10 Most Famous Poems by Emily Dickinson
Emily Dickinson is considered among the greatest poets in English literature. She is known for her unusual use of form and syntax; and for being “The poet of paradox”. Dickinson was a prolific writer and created nearly 1800 poems but only a handful of them were published during her lifetime. Here are 10 of the most famous poems by America’s leading female poet.
#10 “Faith” is a fine invention
An often quoted poem, ‘”Faith” is a fine invention’ gives insight on Dickinson’s views on religion and science. While calling faith an invention and putting it in quotation marks suggests that the poem is pro science yet the ability for only some to ‘see’, or possess a kind a divine power, contradicts that. No wonder Dickinson is famous as the “The poet of paradox”. She goes on to add that it is wiser to use ‘microscopes’, or science, in an emergency.
“Faith” is a fine invention
For Gentlemen who see!
But Microscopes are prudent
In an Emergency!
#9 Much Madness is divinest Sense
‘Much Madness’ begins with a paradoxical line which equates madness to divine sense. Dickinson talks about the insane society which treats individuality as madness. If you agree with the majority you are sane but if you raise objections you are considered dangerous and need to be controlled. The madness versus sanity theme of the poem can also be interpreted in various other ways adding to the popularity of the poem.
Much Madness is divinest Sense –
To a discerning Eye –
Much Sense – the starkest Madness –
‘Tis the Majority
In this, as all, prevail –
Assent – and you are sane –
Demur – you’re straightway dangerous –
And handled with a Chain –
#8 Tell all the truth but tell it slant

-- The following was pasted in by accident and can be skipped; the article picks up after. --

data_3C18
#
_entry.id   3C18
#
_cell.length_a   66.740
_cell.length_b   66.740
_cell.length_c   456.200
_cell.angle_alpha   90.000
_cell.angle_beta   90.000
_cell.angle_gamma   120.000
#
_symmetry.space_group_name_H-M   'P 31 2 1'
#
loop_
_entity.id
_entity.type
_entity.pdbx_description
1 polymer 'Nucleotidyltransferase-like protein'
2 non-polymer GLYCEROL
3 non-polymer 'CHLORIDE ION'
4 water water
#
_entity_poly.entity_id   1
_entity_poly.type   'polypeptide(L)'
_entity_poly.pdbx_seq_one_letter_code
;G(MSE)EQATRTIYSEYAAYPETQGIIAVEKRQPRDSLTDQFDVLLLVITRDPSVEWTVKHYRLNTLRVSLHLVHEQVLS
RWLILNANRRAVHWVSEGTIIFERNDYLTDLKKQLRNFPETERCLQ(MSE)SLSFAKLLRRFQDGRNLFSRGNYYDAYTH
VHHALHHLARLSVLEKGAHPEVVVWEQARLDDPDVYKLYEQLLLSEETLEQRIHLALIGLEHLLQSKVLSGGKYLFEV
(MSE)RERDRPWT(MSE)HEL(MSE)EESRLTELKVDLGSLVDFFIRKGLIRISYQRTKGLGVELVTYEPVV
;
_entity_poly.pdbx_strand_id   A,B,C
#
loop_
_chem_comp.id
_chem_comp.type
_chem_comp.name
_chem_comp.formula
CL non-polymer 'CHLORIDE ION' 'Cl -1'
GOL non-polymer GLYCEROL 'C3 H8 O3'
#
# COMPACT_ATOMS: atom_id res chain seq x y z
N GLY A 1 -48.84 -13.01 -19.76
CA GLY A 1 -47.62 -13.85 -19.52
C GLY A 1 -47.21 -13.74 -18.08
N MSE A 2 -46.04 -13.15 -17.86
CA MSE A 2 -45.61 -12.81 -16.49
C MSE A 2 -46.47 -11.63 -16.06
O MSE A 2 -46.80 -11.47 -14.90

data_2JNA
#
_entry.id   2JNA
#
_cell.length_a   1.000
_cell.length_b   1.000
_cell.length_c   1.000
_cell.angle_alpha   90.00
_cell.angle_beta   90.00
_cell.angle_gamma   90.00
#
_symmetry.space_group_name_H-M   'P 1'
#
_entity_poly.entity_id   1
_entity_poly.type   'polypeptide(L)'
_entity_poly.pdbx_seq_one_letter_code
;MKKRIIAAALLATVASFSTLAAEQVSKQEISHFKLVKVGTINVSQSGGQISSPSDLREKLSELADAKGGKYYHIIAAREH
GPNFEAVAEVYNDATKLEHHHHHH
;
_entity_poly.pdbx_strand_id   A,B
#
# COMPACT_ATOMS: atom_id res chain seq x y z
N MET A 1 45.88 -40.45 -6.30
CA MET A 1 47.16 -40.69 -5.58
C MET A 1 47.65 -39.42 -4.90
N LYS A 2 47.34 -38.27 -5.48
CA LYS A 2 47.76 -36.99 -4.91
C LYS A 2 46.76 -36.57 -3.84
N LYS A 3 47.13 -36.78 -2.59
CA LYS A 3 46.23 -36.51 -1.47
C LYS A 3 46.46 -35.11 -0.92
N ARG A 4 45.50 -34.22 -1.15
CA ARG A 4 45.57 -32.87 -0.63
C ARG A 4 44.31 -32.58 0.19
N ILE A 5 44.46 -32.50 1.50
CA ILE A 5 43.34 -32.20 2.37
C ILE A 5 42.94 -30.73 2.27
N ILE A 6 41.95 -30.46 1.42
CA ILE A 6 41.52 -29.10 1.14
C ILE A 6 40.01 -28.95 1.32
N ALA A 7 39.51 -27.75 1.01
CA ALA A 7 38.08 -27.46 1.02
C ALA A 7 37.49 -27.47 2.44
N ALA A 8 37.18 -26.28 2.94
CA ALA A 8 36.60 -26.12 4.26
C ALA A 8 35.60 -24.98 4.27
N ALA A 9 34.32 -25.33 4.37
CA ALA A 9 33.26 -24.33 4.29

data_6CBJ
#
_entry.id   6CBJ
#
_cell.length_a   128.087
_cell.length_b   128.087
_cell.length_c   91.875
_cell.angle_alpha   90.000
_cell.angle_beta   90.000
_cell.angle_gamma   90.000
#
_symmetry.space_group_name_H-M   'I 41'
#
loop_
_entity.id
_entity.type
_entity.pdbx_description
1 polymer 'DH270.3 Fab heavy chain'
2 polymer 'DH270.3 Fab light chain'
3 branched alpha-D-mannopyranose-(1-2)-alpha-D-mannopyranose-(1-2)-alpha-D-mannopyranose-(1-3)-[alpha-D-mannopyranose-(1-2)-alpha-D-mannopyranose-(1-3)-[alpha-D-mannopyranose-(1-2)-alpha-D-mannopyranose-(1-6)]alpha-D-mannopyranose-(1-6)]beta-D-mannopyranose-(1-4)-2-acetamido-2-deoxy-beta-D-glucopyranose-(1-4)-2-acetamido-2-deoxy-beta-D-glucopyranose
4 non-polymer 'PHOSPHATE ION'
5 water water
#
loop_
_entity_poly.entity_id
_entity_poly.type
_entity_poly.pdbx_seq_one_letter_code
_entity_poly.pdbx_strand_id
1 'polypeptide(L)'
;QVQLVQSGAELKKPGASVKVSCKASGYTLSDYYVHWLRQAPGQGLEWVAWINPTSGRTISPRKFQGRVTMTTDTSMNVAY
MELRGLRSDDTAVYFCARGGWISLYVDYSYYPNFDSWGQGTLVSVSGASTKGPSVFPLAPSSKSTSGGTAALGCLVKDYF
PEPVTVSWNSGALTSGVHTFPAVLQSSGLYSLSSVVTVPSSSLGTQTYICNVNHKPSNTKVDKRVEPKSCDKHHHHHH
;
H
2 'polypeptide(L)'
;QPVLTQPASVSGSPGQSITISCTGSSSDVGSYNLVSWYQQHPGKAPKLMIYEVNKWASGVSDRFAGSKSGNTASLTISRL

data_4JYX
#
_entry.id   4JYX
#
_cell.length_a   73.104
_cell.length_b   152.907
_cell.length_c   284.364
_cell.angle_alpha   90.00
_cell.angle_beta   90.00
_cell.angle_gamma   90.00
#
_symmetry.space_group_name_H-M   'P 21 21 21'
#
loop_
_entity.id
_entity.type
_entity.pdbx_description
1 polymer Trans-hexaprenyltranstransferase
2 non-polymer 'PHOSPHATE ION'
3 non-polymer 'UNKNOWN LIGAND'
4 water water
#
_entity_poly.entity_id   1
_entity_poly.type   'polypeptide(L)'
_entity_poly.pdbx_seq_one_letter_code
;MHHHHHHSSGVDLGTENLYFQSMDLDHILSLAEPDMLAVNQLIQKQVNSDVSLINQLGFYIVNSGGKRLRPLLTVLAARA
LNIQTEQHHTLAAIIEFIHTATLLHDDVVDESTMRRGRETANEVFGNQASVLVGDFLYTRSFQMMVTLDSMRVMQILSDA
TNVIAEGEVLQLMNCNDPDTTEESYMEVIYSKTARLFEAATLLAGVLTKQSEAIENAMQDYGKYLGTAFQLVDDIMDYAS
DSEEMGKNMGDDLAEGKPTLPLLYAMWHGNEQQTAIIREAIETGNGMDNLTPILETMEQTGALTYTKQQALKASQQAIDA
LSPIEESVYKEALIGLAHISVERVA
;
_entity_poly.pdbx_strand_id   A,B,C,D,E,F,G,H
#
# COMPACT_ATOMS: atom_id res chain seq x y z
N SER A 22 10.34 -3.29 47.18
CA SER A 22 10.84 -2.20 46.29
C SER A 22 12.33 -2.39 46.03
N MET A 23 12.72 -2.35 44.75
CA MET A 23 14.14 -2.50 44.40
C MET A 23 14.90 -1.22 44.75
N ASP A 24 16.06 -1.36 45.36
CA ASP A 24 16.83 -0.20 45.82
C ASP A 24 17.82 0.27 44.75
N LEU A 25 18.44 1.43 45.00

In this poem Dickinson presents truth as a powerful entity whose dazzling brilliance can bring this world to an end. Hence she suggests that it would be wise to tell the truth but ‘tell it slant’ and to gradually ease it into the world.
Tell all the truth but tell it slant —
Success in Circuit lies
Too bright for our infirm Delight
The Truth’s superb surprise
As Lightning to the Children eased
With explanation kind
The Truth must dazzle gradually
Or every man be blind —
#7 Success Is Counted Sweetest
In this poem Dickinson uses the image of a victorious army and of a defeated soldier who is dying. Through this image she conveys that success can be understood best by those who have suffered defeat. The popularity of the poem lies in the fact that unlike some of her other poems which talk about losing in romance, ‘Success Is Counted Sweetest’ “can be applied to any situation where there are winners and losers.”
Success is counted sweetest
By those who ne’er succeed.
To comprehend a nectar
Requires sorest need.
Not one of all the purple Host
Who took the Flag today
Can tell the definition
So clear of victory
As he defeated – dying –
On whose forbidden ear
The distant strains of triumph
Burst agonized and clear!
#6 Wild nights – Wild nights!
‘Wild nights – Wild nights!’ is widely discussed for its implications. It doesn’t tell a story but is an expression of wish or desire. Dickinson uses the sea as an image for passion. It remains one of the most popular romantic poems written by an American.
Wild nights – Wild nights!
Were I with thee
Wild nights should be
Futile – the winds –
To a Heart in port –
Done with the Compass –
Done with the Chart!
Rowing in Eden –
Ah – the Sea!
Might I but moor – tonight –
#5 If I can stop one Heart from breaking
This simple and often quoted poem by Dickinson talks about the deeds one can do which will insure that one’s life was not is vain.
If I can stop one heart from breaking,
I shall not live in vain ;